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Chronic Disease Management

Chronic Disease Management

Care Plans

There are two types of Care Plans:

  • GP Management Plans (GPMP); and

  • Team Care Arrangements (TCA)

Your GP may suggest a GPMP if you have a chronic and complex medical condition.

If you also have complex care needs and require treatment from two or more other health care providers, your GP may suggest a TCA as well.

What is a chronic medical condition?

A chronic medical condition is one that has been (or is likely to be) present for six months or longer. For example:

  • Lung disease, including athsma and COPD

  • Cancer

  • Heart disease, including coronary artery disease, heart failure, and atrial fibrillation

  • Diabetes

  • Arthritis

  • Chronic kidney disease

  • Stroke

  • Osteoporosis

  • Bowel disease, such as Crohn's, Ulcerative Colitis, and Coeliac Disease

  • Neurological disease, such as epilepsy and Multiple Sclerosis

  • and more...

What is a GP Management Plan?

A GP Management Plan (GPMP) can help people with chronic medical conditions by providing an organised approach to care. A GPMP is a plan of action you have agreed upon with your GP. This plan:

  • identifies your health and care needs

  • sets out the services to be provided by your GP, and

  • lists the actions you can take to help manage your condition.

What are Team Care Arrangements?

If you have a chronic medical condition and complex care needs requiring multidisciplinary care, your GP may also develop Team Care Arrangements (TCA). These will help coordinate more effectively the care you need from your GP and other health or care providers.

TCAs require your GP to collaborate with at least two other care providers who will give ongoing treatment or services to you. Let your GP or nurse know if there are aspects of your care that you do not want discussed with other health care providers.

Review of GPMPs and TCAs

Once a plan is in place, it should be regularly reviewed by your GP. This is an important part of the planning cycle, where you and your GP check that your goals are being met and agree on any changes that might be needed. It's recommended that we review your care plans every 3 to 6 months.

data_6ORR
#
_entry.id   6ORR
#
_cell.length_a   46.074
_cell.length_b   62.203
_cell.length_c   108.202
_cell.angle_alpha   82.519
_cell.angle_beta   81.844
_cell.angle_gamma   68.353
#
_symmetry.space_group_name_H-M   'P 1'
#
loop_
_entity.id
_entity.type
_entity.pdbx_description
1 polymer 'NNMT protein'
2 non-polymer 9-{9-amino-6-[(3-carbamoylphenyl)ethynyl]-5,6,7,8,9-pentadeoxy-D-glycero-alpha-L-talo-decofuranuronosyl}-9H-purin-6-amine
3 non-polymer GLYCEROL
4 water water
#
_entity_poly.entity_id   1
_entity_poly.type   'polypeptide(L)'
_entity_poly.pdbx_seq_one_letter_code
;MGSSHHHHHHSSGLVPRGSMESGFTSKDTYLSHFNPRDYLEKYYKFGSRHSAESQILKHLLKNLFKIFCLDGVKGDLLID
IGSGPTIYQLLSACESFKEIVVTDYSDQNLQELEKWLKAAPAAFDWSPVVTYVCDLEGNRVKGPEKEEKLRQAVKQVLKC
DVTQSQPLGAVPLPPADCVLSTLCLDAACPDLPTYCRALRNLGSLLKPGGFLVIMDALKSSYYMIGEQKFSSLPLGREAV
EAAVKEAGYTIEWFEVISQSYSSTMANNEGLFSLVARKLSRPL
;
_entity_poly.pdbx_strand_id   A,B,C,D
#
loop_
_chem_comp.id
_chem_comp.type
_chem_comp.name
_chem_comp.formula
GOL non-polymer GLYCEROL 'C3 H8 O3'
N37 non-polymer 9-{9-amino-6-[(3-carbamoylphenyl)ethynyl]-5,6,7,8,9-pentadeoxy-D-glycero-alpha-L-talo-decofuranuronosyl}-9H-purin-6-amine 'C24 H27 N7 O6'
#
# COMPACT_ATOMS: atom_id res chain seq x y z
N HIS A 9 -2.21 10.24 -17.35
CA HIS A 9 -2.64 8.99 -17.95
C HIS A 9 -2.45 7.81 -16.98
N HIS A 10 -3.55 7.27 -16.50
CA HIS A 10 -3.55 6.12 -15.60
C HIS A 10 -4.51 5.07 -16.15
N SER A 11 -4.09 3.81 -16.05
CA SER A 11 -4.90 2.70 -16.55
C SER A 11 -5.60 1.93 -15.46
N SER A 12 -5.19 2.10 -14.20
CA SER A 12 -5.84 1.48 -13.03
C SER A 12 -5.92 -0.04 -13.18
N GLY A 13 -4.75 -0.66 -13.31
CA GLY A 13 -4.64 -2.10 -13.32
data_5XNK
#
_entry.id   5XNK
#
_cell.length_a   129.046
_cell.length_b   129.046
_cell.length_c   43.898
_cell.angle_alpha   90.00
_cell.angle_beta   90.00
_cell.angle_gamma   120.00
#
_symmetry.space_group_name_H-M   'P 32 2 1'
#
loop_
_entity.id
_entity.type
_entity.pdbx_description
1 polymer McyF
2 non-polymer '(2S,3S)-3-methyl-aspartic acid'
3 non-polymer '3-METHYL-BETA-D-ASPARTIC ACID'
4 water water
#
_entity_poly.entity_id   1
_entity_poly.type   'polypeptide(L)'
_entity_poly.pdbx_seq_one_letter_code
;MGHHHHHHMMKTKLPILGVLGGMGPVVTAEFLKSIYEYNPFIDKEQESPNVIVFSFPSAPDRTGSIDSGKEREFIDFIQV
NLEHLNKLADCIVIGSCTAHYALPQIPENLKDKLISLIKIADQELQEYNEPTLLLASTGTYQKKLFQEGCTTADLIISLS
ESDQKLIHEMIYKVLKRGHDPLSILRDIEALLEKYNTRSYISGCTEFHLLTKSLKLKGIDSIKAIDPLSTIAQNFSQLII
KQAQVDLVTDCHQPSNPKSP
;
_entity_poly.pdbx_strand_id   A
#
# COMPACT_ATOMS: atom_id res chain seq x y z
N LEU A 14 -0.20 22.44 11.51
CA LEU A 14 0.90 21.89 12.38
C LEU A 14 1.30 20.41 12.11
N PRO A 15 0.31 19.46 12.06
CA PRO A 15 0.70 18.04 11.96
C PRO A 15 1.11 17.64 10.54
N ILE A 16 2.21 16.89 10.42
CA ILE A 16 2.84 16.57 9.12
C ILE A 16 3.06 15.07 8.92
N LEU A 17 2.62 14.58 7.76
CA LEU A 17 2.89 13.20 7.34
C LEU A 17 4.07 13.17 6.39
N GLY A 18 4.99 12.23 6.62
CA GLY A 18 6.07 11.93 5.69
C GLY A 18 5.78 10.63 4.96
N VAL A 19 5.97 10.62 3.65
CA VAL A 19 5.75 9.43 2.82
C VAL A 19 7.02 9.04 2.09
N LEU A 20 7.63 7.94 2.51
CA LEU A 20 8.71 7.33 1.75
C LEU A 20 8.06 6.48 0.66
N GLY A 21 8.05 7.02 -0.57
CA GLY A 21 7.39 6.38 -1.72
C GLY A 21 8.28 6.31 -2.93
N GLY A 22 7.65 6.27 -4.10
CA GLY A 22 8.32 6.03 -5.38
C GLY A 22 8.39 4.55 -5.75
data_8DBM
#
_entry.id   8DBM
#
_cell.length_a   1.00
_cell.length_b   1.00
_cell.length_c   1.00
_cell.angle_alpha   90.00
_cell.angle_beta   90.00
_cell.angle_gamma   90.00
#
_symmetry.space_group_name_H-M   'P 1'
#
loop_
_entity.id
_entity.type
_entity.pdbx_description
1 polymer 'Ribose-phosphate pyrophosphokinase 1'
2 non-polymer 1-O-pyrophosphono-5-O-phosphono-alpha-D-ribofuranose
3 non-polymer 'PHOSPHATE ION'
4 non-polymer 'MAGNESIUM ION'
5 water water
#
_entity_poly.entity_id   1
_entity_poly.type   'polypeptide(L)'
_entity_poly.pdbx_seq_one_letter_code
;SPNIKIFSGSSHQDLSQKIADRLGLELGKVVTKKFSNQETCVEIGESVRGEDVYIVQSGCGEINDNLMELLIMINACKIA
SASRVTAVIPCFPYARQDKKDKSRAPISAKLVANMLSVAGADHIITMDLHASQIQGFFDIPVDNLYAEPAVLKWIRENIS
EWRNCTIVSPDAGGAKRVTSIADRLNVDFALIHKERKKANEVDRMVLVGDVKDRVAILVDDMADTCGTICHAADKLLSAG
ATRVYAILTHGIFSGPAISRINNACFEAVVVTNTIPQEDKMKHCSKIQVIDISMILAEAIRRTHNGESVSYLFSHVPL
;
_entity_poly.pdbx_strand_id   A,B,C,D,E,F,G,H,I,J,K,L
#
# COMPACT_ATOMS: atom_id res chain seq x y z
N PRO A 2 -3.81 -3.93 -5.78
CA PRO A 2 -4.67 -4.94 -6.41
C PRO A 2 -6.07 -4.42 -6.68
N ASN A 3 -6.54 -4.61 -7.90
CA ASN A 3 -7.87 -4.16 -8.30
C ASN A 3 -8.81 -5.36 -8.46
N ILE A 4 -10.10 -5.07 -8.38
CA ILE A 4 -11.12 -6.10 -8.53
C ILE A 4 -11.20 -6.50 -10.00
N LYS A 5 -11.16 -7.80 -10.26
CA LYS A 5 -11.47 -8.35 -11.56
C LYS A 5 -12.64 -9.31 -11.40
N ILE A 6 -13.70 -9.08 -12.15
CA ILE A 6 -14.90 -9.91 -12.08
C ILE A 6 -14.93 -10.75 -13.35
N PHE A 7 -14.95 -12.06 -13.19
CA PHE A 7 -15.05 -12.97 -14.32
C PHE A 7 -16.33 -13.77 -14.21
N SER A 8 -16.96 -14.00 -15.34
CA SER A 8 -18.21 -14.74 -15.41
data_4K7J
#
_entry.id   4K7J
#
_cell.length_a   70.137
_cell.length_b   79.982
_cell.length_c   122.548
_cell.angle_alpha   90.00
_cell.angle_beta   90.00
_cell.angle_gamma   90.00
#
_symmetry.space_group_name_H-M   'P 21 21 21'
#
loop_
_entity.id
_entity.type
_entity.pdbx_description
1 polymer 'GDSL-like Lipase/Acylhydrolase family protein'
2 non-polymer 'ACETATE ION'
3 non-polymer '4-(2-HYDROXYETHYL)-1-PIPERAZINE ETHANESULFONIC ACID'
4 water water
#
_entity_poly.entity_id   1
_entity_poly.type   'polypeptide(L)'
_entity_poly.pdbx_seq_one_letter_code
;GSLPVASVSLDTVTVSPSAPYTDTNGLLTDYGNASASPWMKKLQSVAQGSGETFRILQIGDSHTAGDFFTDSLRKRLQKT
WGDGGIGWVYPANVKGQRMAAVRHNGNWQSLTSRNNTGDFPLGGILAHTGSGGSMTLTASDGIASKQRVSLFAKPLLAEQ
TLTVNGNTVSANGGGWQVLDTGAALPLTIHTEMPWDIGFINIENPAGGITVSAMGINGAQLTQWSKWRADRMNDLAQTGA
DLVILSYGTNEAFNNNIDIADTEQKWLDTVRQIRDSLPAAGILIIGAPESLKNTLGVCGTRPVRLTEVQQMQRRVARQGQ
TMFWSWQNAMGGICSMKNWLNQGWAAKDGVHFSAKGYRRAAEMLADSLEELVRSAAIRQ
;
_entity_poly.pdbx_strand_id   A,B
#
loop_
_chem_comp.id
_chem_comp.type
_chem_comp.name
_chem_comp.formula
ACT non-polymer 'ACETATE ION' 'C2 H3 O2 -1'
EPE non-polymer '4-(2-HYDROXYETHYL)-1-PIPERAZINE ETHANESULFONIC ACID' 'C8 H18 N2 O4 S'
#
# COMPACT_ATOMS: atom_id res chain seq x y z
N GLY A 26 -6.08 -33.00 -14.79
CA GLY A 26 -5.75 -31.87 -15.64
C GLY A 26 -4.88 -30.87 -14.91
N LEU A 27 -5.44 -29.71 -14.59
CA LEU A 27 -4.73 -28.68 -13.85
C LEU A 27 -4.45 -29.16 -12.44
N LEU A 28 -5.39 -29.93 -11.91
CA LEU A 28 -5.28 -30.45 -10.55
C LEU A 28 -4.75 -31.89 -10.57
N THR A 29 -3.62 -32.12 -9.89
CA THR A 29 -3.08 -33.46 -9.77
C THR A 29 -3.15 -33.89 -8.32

Each of these review appointments will also incur no out of pocket costs.

What does it cost?

All appointments solely for Care Plans and Care Plan Reviews have the out of pocket fees waived at Kirrawee Family Medical Practice.

How to arrange a Care Plan appointment at Kirrawee Family Medical Practice

When booking your Care Plan appointment, our Reception team will book you in with the Practice Nurse first and your GP on the same day.

Care Plan appointments typically take about 30 minutes with the nurse, and a standard appointment with your GP.

Health Assessments

Specific medicare item numbers are available enabling Kirrawee Family Medical Practice to waive the fees for all Health Assessments for the following categories:

  • a once-off 45-49 Year Old Health Check for people aged 45-49 years who are at risk of developing chronic disease

  • type 2 diabetes risk evaluation for people aged 40-49 years with a high risk of developing type 2 diabetes as determined by the Australian Type 2 Diabetes Risk Assessment Tool

  • an annual health assessment for people aged 75 years and older, KFMP usually recommends this is done at the time your drivers licence renewal medical is completed

  • an annual health assessment for people with an intellectual disability

  • a health assessment for refugees and other humanitarian entrants

  • an annual ATSI Health Check for people of Aboriginal or Torres Strait Islander origin

Outside of the above categories, health assessments will be privately-billed.

We require a long appointment (60 minutes) for a full check up.

Please discuss with one of our Reception staff or your General Practitioner about arranging a Health Assessment appointment.

Health assessments are generally made up of the following elements:

  • information collection, including taking a patient history and undertaking or arranging examinations and investigations as required

  • making an overall assessment of the patient

  • recommending appropriate interventions and referrals

  • providing advice and information to the patient

  • keeping a record of the health assessment, and offering the patient a written report about the health assessment, with recommendations about matters covered by the health assessment

  • offering the patient’s or their carer (if any, and if the medical practitioner considers it appropriate and the patient agrees) a copy of the report or extracts of the report relevant to the carer.

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